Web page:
10 to Watch: Sarah Hensley

Published 12:00 am Sunday, January 3, 2021

FAITH – Faith Academy is looking forward to final approval of its charter by the state Board of Education in a few days. And with a unanimous recommendation by the Charter School Advisory Board, it is likely the charter hopeful will become the newest school in Rowan County.

But a school is needs an administrator, and Sarah Hensley is set to become Faith Academy’s first at its scheduled fall reopening rate.

Hensley, 67, holds a master’s degree in education, doctorate in education and certificate of advanced study all from the University of North Carolina — Charlotte. She earned her undergraduate degree in art education from Greensboro College and holds a number of educator licenses.

She began her career as a teacher with Charlotte Mecklenburg Schools in 1975 but moved on to Salisbury City schools in 1976. She would spend the rest of her first career in education with Rowan-Salisbury Schools. In 1986, she became assistant principal at Knox Middle School.

She went on to become principal of Henderson Elementary School in 1988, which would later become the current Henderson Independent School. In 1994 she became principal at Corriher-Lipe Middle School and spent the last 14 years of her career, from 1999 to 2012, as director of elementary education at the district level.

In early 2020, she took an interim position as director of First United Methodist Church’s Child Development Center before being tapped as the lead administrator for Faith Academy.

Hensley said any kind of education endeavor she takes on wants to receive all children and provide a strong academic environment. Hensley said she wants a school that will accept children where they are so they can be successful.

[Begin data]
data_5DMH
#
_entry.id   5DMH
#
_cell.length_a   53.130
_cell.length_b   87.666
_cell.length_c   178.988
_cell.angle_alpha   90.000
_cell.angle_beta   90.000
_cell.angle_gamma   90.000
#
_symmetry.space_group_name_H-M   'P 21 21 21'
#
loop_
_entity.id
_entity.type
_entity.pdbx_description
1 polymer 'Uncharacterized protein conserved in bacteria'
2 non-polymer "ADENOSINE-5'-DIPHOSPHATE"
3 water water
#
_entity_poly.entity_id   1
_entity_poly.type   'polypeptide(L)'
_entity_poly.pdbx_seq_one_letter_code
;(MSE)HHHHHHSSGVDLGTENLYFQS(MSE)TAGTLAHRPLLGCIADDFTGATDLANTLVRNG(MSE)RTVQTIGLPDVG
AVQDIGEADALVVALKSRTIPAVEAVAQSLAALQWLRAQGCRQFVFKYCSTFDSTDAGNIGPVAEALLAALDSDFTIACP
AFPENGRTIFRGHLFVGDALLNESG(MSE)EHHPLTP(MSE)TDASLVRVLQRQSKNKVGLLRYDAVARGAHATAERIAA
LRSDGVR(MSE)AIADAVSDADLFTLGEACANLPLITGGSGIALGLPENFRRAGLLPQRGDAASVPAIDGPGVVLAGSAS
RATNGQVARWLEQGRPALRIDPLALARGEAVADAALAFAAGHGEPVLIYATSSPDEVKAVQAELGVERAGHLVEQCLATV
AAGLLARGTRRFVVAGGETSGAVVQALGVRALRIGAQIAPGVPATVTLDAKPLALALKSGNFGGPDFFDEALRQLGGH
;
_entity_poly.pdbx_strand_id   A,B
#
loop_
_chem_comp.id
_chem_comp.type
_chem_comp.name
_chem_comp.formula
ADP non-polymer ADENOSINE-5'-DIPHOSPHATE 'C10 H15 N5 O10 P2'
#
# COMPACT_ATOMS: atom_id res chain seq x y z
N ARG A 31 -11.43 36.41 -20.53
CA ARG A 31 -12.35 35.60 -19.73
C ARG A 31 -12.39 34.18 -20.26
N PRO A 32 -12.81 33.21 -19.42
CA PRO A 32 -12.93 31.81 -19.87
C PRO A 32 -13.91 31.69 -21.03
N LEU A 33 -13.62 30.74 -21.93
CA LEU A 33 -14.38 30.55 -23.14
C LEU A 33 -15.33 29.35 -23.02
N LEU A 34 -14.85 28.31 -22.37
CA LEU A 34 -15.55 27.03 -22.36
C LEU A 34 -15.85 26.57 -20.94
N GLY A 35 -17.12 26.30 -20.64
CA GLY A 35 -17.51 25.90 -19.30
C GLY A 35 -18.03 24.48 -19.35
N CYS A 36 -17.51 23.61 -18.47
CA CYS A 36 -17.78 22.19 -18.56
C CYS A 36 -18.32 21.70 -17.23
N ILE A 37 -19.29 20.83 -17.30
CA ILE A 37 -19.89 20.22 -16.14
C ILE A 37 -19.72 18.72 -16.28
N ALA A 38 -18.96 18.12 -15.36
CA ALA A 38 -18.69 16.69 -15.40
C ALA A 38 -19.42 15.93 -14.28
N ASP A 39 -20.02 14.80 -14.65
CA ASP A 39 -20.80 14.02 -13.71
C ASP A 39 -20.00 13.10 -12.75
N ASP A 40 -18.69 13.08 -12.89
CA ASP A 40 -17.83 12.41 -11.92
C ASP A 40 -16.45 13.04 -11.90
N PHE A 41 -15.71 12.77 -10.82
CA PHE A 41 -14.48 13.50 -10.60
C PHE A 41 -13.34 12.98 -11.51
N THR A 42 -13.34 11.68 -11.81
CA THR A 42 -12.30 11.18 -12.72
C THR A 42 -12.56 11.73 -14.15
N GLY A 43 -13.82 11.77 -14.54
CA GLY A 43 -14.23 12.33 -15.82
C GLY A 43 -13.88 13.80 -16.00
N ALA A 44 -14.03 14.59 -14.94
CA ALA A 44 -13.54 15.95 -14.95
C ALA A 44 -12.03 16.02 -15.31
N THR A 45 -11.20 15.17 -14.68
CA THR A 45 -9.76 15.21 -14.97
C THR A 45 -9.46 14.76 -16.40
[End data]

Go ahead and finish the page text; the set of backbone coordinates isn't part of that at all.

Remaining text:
“I’m also exciting about working with the strong board that we have,” Hensley said.

The board includes a number of well-known former Rowan County officials, including former sheriff George Wilhelm, former Faith mayor Tim Williams and former RSS operations head Gene Miller.

Hensley said the this year has been challenging, and the pandemic will change the way schools operate

“We’ve never dealt with anything like this in my lifetime, and with so many unanswered questions and so many answers that really you’re not sure who to listen to. It makes you more tuned in to knowing what you need to do in a school to have it safe for kids health and the workers,” Hensley said. “The other thing you’ve got to look at is a number of families have been devastated by the death of loved ones, and that’s something we’re going to have to pick up on too.”

Hensley said she sees some positives in how people have pulled together to make school work.

Who would play you in a movie? My favorite movie has always been “The Sound of Music.” So I think Julie Andrews would be my choice.

What would you want for your last meal? Shrimp, shrimp and more shrimp.

What’s your biggest personal hope and challenge for 2021? Hope: I hope and pray that we will soon see this pandemic end and we can come together as a nation. Challenge: The biggest challenge is creating a school culture that provides a positive learning environment for all children entering Faith Academy.

Who’s a person you’ll be watching in 2021? I will not be watching one particular person. My focus will be on the 500 students enrolled at Faith Academy Charter School.

What would you do if you won $10 million? I would like to use the money to establish a trust fund to support struggling families through difficult times and establish a family counseling center.

What’s your reaction to being named as one of the Post’s 10 to Watch? Surprised. I hope I can make a contribution to this community that’s worthy of this honor.

About Carl Blankenship

Carl Blankenship has covered education for the Post since December 2019. Before coming to Salisbury he was a staff writer for The Avery Journal-Times in Newland and graduated from Appalachian State University in 2017, where he was editor of The Appalachian.

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